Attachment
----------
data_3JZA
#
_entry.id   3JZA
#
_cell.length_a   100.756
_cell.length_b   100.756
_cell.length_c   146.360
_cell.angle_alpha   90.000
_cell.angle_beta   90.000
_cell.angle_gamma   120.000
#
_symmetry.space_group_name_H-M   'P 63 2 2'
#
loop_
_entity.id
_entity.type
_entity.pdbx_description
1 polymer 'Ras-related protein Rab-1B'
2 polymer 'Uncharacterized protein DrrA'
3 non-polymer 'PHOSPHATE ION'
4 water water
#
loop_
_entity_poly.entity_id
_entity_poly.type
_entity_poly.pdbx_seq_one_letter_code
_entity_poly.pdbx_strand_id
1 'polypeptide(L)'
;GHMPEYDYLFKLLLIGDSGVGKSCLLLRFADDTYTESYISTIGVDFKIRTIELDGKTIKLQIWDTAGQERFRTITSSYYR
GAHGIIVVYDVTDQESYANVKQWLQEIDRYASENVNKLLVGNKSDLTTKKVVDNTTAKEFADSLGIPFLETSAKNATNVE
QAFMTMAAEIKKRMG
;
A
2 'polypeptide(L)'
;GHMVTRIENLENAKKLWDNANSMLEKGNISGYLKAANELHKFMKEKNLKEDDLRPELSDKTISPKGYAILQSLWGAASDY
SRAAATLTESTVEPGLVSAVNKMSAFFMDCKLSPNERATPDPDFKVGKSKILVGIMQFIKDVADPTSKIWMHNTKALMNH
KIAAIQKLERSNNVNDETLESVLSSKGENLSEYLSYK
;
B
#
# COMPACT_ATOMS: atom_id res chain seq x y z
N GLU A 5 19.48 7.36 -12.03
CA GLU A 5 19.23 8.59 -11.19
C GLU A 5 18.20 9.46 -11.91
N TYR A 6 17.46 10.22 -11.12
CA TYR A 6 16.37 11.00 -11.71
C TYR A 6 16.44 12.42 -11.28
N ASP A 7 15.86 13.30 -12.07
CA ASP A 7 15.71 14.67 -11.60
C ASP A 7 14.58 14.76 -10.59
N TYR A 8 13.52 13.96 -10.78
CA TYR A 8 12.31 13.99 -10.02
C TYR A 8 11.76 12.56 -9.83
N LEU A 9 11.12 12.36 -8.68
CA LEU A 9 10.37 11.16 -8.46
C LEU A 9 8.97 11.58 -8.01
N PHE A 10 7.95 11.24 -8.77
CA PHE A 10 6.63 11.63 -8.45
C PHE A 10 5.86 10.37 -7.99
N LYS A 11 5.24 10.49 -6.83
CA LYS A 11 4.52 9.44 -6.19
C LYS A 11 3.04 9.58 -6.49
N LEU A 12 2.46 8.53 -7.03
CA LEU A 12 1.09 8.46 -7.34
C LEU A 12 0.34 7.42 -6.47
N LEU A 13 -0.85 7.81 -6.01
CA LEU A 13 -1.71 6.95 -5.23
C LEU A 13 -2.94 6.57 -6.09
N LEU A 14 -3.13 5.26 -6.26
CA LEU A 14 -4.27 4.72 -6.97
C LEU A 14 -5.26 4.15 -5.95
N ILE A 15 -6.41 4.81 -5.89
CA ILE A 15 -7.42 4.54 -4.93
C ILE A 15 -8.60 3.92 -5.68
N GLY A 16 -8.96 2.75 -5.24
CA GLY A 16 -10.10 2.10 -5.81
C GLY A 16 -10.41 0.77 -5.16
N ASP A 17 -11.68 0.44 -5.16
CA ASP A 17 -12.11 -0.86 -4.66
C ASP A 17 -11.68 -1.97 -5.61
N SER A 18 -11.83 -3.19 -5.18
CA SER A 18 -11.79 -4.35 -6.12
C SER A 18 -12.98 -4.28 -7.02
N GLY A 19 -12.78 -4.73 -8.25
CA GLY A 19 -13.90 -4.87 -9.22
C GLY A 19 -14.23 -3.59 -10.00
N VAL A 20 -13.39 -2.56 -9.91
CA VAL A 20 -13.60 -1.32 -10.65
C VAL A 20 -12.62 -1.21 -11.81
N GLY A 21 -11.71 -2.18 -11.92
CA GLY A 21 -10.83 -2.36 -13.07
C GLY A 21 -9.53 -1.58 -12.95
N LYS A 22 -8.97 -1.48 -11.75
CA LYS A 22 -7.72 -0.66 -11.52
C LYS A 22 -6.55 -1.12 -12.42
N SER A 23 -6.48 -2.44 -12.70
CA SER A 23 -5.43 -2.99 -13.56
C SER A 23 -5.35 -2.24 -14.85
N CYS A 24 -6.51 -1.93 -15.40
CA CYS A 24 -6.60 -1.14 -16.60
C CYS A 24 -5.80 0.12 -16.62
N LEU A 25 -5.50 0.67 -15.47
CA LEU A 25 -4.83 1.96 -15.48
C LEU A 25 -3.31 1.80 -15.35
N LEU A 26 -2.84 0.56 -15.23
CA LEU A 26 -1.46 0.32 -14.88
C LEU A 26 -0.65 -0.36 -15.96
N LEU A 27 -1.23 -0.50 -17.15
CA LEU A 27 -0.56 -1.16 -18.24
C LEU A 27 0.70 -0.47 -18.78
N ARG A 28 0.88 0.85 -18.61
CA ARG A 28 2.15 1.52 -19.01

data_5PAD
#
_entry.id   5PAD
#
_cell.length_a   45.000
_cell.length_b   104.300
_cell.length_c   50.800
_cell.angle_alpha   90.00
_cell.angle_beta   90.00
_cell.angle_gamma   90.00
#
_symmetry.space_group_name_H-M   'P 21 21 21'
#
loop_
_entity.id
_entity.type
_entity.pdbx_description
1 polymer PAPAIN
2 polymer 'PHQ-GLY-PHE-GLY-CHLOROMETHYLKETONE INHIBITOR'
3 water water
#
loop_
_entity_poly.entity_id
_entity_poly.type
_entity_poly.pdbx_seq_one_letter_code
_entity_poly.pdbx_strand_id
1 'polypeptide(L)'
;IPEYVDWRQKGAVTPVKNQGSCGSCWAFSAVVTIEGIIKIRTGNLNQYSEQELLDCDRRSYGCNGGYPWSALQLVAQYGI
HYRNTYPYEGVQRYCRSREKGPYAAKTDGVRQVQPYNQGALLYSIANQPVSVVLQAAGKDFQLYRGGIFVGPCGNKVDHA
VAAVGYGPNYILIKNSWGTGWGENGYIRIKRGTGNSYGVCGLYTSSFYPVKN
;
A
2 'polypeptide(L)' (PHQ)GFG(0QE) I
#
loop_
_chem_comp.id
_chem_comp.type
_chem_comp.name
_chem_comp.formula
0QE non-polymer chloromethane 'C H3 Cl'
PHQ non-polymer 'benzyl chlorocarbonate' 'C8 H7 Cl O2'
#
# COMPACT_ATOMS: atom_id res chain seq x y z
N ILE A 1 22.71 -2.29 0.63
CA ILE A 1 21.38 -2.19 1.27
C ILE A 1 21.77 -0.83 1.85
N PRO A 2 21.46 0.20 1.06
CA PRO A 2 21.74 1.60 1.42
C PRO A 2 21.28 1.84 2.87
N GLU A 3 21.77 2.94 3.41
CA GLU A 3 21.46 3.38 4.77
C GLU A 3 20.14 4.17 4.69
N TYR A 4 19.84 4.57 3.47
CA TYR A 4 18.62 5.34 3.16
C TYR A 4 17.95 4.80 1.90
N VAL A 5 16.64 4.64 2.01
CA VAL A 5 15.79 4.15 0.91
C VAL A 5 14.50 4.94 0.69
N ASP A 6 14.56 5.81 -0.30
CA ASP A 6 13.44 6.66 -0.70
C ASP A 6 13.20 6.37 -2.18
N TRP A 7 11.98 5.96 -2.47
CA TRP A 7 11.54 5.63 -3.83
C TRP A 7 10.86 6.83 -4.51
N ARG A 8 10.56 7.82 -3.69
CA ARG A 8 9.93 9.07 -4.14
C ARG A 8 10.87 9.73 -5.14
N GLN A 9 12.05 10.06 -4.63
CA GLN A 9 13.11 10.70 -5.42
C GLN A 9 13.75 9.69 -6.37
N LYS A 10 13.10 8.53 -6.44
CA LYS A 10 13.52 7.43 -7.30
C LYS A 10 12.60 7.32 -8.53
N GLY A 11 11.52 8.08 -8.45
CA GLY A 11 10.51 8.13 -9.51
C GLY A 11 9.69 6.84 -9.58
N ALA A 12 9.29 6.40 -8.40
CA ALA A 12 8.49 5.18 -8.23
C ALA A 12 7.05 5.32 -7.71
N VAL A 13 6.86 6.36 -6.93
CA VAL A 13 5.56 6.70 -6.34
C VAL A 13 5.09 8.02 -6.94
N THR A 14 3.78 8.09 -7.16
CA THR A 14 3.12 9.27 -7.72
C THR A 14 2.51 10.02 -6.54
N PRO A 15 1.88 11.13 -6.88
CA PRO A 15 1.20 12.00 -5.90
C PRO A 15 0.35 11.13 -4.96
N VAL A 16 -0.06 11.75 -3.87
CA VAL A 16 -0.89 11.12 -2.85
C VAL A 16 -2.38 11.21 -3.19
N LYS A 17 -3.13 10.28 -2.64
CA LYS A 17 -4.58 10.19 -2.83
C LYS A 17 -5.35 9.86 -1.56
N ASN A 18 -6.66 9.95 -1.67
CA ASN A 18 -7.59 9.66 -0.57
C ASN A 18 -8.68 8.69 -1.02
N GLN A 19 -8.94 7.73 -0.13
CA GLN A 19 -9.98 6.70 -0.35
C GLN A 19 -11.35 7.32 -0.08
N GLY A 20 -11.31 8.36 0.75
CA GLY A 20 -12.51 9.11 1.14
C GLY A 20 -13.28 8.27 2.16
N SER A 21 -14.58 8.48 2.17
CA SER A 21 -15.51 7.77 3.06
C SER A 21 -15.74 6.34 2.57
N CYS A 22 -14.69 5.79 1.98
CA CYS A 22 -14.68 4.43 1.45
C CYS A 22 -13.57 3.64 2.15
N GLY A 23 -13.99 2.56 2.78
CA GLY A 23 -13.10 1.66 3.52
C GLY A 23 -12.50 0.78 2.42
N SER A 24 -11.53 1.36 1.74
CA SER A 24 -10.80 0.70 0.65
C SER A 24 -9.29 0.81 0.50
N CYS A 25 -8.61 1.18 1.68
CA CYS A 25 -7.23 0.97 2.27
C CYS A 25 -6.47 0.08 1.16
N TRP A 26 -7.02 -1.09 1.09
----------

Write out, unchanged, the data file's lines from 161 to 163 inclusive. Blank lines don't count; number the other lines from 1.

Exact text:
C PRO A 2 21.28 1.84 2.87
N GLU A 3 21.77 2.94 3.41
CA GLU A 3 21.46 3.38 4.77